For about 10 years I didn’t have a proper canvas in front of me, but I focused on illustration, product design and print because that’s what I’m passionate about. So I never stopped painting, collaging and drawing by hand, I just weaved it in to my career.

Charlotte's mother taught her how to paint as a child, and ever since, illustration, collage and product design have been a huge part of her life.

Do you feel a strong pull towards your roots in Sweden while living here in Australia? How does this affect or inform your work?

Language – verbal, cultural and visual – fascinates me. When I was a child, one of my dreams (besides becoming an artist) was to be a writer, but ever since leaving Sweden and my mother tongue, I’ve focused my creative energy on visual communication. Identity is so entwined in both what we say and how we act. I’m glad I’ve found a space to play somewhere in between those borders with my painting practice.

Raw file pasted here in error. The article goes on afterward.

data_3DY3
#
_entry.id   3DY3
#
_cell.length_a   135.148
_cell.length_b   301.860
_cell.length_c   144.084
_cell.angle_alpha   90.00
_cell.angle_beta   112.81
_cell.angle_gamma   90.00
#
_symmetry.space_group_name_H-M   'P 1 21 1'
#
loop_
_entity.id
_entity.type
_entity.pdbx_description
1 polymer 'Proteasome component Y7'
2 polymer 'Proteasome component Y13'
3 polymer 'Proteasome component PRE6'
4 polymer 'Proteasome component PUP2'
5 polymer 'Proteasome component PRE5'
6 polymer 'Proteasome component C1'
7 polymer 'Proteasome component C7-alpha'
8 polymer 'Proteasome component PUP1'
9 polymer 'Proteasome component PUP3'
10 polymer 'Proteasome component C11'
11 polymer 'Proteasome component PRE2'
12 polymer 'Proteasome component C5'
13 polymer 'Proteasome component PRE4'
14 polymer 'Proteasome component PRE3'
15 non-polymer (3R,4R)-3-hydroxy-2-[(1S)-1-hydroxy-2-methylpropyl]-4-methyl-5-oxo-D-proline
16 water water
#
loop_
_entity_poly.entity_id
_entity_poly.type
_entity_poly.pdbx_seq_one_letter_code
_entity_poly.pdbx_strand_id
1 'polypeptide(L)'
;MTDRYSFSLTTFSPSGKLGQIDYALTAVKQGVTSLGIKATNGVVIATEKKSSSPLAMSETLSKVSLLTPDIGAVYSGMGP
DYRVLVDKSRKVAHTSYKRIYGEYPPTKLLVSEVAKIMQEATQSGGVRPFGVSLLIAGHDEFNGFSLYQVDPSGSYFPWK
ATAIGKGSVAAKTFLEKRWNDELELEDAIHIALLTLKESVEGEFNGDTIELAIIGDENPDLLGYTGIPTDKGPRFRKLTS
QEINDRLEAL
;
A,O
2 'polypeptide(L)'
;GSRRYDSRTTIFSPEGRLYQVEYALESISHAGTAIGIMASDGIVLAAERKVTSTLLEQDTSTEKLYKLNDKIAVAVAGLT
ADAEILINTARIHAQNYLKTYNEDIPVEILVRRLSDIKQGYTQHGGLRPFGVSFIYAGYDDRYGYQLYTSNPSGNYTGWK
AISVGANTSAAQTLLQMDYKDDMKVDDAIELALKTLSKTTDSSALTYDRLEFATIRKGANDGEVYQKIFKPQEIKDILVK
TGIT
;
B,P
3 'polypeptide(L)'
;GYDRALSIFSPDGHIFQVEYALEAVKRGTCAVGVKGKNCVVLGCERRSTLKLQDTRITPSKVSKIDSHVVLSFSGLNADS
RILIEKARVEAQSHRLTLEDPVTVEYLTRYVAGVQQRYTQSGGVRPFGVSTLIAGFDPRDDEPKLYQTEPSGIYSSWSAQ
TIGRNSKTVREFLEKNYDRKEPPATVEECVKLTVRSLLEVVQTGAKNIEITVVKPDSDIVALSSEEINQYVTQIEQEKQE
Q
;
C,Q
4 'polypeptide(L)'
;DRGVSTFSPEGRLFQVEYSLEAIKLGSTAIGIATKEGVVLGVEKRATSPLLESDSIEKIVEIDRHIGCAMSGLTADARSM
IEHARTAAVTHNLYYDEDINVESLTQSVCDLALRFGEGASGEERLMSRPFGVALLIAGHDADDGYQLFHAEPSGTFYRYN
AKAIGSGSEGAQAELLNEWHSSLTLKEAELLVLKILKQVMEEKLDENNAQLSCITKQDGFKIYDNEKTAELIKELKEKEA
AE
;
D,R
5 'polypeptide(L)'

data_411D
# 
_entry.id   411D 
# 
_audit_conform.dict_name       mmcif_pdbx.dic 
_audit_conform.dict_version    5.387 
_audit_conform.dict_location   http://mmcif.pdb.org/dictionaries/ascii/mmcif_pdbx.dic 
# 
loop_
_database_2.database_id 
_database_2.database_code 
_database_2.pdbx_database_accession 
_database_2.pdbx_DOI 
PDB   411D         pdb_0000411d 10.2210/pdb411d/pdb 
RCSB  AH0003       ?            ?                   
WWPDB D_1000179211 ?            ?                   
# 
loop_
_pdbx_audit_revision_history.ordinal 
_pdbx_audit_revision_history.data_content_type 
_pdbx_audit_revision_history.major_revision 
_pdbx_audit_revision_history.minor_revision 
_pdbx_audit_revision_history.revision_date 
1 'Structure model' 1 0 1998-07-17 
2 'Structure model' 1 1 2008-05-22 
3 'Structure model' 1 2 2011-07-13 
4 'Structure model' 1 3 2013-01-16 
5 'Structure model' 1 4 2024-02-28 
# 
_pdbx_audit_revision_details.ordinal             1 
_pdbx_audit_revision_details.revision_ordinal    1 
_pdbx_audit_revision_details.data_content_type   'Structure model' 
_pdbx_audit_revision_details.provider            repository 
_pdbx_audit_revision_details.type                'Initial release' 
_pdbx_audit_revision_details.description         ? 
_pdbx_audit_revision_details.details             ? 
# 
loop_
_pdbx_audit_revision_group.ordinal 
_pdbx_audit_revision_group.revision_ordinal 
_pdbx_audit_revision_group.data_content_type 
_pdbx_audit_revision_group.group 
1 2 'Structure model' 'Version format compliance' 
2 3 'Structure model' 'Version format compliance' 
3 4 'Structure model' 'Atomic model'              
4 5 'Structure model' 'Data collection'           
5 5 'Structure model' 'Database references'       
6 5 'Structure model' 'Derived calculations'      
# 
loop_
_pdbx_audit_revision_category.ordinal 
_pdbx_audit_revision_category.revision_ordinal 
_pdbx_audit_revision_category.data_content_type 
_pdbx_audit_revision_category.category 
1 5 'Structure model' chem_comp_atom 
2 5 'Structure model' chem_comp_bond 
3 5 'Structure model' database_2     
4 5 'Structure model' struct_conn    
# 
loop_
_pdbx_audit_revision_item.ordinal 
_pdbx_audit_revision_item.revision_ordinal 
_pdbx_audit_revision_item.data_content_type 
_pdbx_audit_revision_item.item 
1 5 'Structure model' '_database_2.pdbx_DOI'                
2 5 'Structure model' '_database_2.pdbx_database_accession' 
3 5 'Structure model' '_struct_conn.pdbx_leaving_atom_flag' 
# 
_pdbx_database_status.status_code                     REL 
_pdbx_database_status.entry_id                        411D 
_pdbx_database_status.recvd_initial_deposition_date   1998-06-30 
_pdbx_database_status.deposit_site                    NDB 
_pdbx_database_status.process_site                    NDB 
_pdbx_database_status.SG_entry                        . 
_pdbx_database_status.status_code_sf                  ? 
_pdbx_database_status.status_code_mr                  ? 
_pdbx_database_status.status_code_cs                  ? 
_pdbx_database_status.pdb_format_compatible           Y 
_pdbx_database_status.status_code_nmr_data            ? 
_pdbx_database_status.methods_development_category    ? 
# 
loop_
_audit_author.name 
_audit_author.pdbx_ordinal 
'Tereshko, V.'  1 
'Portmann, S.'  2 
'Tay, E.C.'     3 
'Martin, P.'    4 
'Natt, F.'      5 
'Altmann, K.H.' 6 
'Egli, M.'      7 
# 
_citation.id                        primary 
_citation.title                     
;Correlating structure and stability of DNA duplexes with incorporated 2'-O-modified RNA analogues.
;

Language - verbal, cultural and visual - fascinates me and identity is so entwined in both what we say and how we act. I’m glad I’ve found a space to play somewhere in between those borders with my painting practice.”
— Charlotte Swiden

I think anyone moving from their homeland to another country can relate to that feeling of lost identity and “re-rooting”. Sweden has a very ‘uniform’ culture and strong traditions, which I think is something I wanted to escape as a young woman. I didn’t really feel like I had enough room to be myself within those frames.